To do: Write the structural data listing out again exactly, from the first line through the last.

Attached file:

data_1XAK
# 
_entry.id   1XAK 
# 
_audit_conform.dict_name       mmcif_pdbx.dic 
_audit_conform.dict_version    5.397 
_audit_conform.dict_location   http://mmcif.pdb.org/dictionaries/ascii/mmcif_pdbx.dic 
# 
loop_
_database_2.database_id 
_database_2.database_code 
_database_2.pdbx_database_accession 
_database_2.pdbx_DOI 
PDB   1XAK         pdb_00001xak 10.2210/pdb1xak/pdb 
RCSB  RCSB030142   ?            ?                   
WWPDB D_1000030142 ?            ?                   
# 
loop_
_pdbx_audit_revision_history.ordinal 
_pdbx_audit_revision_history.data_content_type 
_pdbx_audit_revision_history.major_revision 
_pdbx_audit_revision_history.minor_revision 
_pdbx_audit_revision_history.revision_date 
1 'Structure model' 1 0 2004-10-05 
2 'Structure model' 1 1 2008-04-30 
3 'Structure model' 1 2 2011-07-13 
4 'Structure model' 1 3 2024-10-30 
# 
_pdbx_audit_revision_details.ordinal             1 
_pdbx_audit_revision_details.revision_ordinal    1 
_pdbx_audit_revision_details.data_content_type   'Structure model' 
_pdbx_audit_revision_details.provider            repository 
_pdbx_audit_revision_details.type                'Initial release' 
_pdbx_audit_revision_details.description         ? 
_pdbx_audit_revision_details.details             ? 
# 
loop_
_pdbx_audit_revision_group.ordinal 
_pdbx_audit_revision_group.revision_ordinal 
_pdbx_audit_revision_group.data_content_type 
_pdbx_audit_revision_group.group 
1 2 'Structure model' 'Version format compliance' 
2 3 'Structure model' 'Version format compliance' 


data_1XAK
# 
_entry.id   1XAK 
# 
_audit_conform.dict_name       mmcif_pdbx.dic 
_audit_conform.dict_version    5.397 
_audit_conform.dict_location   http://mmcif.pdb.org/dictionaries/ascii/mmcif_pdbx.dic 
# 
loop_
_database_2.database_id 
_database_2.database_code 
_database_2.pdbx_database_accession 
_database_2.pdbx_DOI 
PDB   1XAK         pdb_00001xak 10.2210/pdb1xak/pdb 
RCSB  RCSB030142   ?            ?                   
WWPDB D_1000030142 ?            ?                   
# 
loop_
_pdbx_audit_revision_history.ordinal 
_pdbx_audit_revision_history.data_content_type 
_pdbx_audit_revision_history.major_revision 
_pdbx_audit_revision_history.minor_revision 
_pdbx_audit_revision_history.revision_date 
1 'Structure model' 1 0 2004-10-05 
2 'Structure model' 1 1 2008-04-30 
3 'Structure model' 1 2 2011-07-13 
4 'Structure model' 1 3 2024-10-30 
# 
_pdbx_audit_revision_details.ordinal             1 
_pdbx_audit_revision_details.revision_ordinal    1 
_pdbx_audit_revision_details.data_content_type   'Structure model' 
_pdbx_audit_revision_details.provider            repository 
_pdbx_audit_revision_details.type                'Initial release' 
_pdbx_audit_revision_details.description         ? 
_pdbx_audit_revision_details.details             ? 
# 
loop_
_pdbx_audit_revision_group.ordinal 
_pdbx_audit_revision_group.revision_ordinal 
_pdbx_audit_revision_group.data_content_type 
_pdbx_audit_revision_group.group 
1 2 'Structure model' 'Version format compliance' 
2 3 'Structure model' 'Version format compliance' 